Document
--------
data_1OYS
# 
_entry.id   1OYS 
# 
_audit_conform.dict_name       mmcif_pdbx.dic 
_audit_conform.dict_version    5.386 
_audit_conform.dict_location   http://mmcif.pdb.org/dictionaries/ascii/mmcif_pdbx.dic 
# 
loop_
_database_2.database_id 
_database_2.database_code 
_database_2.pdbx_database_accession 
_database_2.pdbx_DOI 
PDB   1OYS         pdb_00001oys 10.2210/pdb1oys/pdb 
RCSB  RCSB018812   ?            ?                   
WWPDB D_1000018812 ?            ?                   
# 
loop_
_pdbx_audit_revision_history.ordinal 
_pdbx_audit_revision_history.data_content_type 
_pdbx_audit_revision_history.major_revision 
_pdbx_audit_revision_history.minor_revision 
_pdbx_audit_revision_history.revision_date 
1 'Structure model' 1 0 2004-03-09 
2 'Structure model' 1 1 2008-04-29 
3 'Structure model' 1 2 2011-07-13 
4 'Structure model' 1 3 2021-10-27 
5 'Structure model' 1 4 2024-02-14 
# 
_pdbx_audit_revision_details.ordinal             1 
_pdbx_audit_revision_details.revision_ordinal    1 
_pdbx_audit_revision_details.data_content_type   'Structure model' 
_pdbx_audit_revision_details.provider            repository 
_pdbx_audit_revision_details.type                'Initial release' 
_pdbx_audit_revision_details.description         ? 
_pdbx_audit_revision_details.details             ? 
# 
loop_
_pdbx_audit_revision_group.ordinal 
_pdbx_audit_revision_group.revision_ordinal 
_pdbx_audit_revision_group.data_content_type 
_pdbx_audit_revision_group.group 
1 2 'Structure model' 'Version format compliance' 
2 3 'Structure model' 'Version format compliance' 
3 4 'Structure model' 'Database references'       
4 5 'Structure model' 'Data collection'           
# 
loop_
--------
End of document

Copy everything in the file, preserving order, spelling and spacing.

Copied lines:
data_1OYS
# 
_entry.id   1OYS 
# 
_audit_conform.dict_name       mmcif_pdbx.dic 
_audit_conform.dict_version    5.386 
_audit_conform.dict_location   http://mmcif.pdb.org/dictionaries/ascii/mmcif_pdbx.dic 
# 
loop_
_database_2.database_id 
_database_2.database_code 
_database_2.pdbx_database_accession 
_database_2.pdbx_DOI 
PDB   1OYS         pdb_00001oys 10.2210/pdb1oys/pdb 
RCSB  RCSB018812   ?            ?                   
WWPDB D_1000018812 ?            ?                   
# 
loop_
_pdbx_audit_revision_history.ordinal 
_pdbx_audit_revision_history.data_content_type 
_pdbx_audit_revision_history.major_revision 
_pdbx_audit_revision_history.minor_revision 
_pdbx_audit_revision_history.revision_date 
1 'Structure model' 1 0 2004-03-09 
2 'Structure model' 1 1 2008-04-29 
3 'Structure model' 1 2 2011-07-13 
4 'Structure model' 1 3 2021-10-27 
5 'Structure model' 1 4 2024-02-14 
# 
_pdbx_audit_revision_details.ordinal             1 
_pdbx_audit_revision_details.revision_ordinal    1 
_pdbx_audit_revision_details.data_content_type   'Structure model' 
_pdbx_audit_revision_details.provider            repository 
_pdbx_audit_revision_details.type                'Initial release' 
_pdbx_audit_revision_details.description         ? 
_pdbx_audit_revision_details.details             ? 
# 
loop_
_pdbx_audit_revision_group.ordinal 
_pdbx_audit_revision_group.revision_ordinal 
_pdbx_audit_revision_group.data_content_type 
_pdbx_audit_revision_group.group 
1 2 'Structure model' 'Version format compliance' 
2 3 'Structure model' 'Version format compliance' 
3 4 'Structure model' 'Database references'       
4 5 'Structure model' 'Data collection'           
# 
loop_